The Vinyl Dialogues Blog

Stories behind memorable albums of the 1970s as told by the artists

Month: June 2014

Daryl Hall, Amos Lee and Mutlu: ‘I’m in a Philly Mood’

There are a lot of cool things about living in Philly, especially for a guy who spent the first 40 years of his life in and around the cornfields of Illinois and Iowa.

Cheesesteaks (yes, they’re that good), Phillies baseball, cheesesteaks, the Liberty Bell, cheesesteaks, Independence Hall, cheesesteaks, the Jersey Shore right next door and . . . cheesesteaks (Wiz, witout: Philly people will know what that means.)

But the coolest of the cool for me is the music scene here, specifically the Philly sound, also known as Philly soul. And for me that means Hall & Oates, The O’Jays, The Stylistics, Lou Rawls and the next generation that includes Amos Lee and Mutlu.

If you’re a Hall & Oates or Amos Lee fan, you likely know Mutlu. He’s the next generation of Philly singer-songwriters and he’s collaborated with both Hall & Oates and toured extensively with Lee providing backup … Read more

Grand Funk’s Mark Farner rocks the ‘Happy Together’ lineup

Howard Kaylan admitted on stage Tuesday night at the Keswick Theatre that the Turtles used to be a drug band. And he added that more than 40 years later, they still are.

It’s just that now, the drugs aren’t cocaine and marijuana, they’re Lipitor and Viagra.

Bada-boom!

Old-age jokes worked with the packed house on June 24, 2014, in Glenside, PA, because most of us are old now. We’re not ancient, just seasoned. Classic may be a better word. And by the way, we had the best music, you young whippersnappers.

Kaylan, longtime front man for the Happy Together tour, and his Turtles partner Mark Volman, who went on to become Flo & Eddie after the Turtles disbanded in 1970, have been doing the Happy Together gig now for several years. They first started it in the mid-1980s, took some time off, and then revised the idea again in 2010. … Read more

Hall & Oates leave them wanting more at the Borgata

You know that old adage, “Always leave them wanting more?” I’m pretty sure that just about everyone in the sold-out Borgata ballroom in Atlantic City Friday night, June 20, 2014, would have been happy to sit there for a few more hours and listen to Hall & Oates.

The recently inducted Rock and Roll Hall of Famers performed a tight, 90-minute set, that included two encores, and certainly left me wanting more.

The thing that strikes me about Daryl and John at this stage of their careers is that they genuinely seem to still be enjoying what they do. And, no breaking news here: they’re very good at it.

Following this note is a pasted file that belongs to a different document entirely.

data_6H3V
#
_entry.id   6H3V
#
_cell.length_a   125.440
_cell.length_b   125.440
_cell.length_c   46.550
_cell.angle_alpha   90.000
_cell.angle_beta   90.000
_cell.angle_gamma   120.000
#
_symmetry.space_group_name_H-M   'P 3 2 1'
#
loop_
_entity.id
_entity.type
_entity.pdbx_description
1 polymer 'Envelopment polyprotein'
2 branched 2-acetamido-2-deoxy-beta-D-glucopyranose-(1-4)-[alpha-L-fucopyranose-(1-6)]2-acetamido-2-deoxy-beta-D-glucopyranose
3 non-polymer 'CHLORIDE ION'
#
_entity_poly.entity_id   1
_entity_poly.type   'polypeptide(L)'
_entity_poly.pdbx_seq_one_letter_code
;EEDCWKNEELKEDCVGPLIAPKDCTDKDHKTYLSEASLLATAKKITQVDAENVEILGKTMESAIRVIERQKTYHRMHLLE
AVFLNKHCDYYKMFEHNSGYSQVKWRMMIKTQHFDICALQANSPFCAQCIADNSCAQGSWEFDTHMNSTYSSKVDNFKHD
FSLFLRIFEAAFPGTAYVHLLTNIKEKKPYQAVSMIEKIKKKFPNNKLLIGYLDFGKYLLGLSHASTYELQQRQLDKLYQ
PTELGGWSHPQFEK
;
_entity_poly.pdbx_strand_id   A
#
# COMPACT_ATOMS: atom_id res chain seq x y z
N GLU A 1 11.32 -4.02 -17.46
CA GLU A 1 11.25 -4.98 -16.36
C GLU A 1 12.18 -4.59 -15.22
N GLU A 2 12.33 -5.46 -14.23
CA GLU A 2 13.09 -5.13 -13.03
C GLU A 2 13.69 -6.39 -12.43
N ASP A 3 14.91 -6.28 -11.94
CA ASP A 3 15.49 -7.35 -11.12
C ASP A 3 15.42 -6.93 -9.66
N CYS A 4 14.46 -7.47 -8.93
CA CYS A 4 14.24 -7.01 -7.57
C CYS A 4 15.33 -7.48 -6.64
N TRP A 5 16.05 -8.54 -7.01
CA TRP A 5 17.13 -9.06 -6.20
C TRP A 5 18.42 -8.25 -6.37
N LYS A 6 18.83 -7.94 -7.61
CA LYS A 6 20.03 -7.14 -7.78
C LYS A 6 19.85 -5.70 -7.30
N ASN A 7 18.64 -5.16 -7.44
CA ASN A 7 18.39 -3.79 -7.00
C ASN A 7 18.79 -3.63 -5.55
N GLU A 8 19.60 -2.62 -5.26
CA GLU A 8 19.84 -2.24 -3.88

Of course, all the hits were there:

“Maneater” – No. 1 from the “H2O” album (1982).
“Out of Touch” – No. 1 from “Big Bam Boom” (1984).
“Do It For Love” – No. 114 (and should have been higher) from “Do … Read more

Roger McGuinn’s ‘Mr. Tambourine Man’ a classic

Roger McGuinn of The Byrds played a solo gig June 12, 2014, at the Colonial Theatre in Phoenixville, PA.

Hearing Brian Wilson sing “Surfer Girl” in concert.

Listening to America’s Gerry Beckley from the fifth row as he sings “Sister Golden Hair.
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Seeing Tom Johnston of the Doobie Brothers rock out to “China Grove.”

Hearing great songs in person sung in their original versions by the artists who made them famous has always appealed to me. And now I can cross another one off my list: Hearing Roger McGuinn of The Byrds sing “Mr. Tambourine Man” in person.

I know it’s a Bob Dylan song. And certainly one can argue that hearing Bob Dylan sing it would be hearing “Mr. Tambourine Man” in its original form. Dylan released the song in March 1965 and The Byrds’ version was released in April 1965.

But it’s the harmonies of McGuinn, Gene … Read more

A special kiss, courtesy of Three Dog Night

It wasn’t my first kiss, but it was a special kiss.

In the spring of 1976, I was the 17-year-old president of the junior class at Pekin Community High School in central Illinois.

One of my “duties” — in addition to running around being a teenage goof-off — was to help plan the junior-senior prom.
For the record, I was much better at goofing off than I was at planning a prom.

Three Dog Night had split up by 1976 but I was still a big fan in those days, despite having never had the chance to see the band perform in concert.

My big contribution to the prom that year was pushing for “An Old Fashioned Love Song” — written by Paul Williams and made into a hit by Three Dog Night — to be the theme of the dance. As class president with hip Elvis sideburns and a … Read more

Lunch with Annie Haslam of Renaissance

Annie HaslamAnnie Haslam tells a story in “The Vinyl Dialogues” that involves flying potatoes, white pants and a British a cappella group named The King’s Singers.

It’s a pretty funny story.

So when I had lunch recently with the lead singer of the band Renaissance at a quaint little place called the Vintage Grille in Doylestown, PA, I was keeping a wary eye on what she was going to order.

Annie ordered a breakfast plate, which included fried potatoes cut into squares. Fortunately, I had the good sense to not wear white pants to that lunch. One never knows which establishments these days serve the flying potatoes.

It was the first time I had met the wonderfully charming Haslam. Our telephone interview for the book in March 2013 was about her recollections and memories of the Renaissance album “Scheherazade and Other Stories,” released in 1975.

Still a head-turner at age . … Read more

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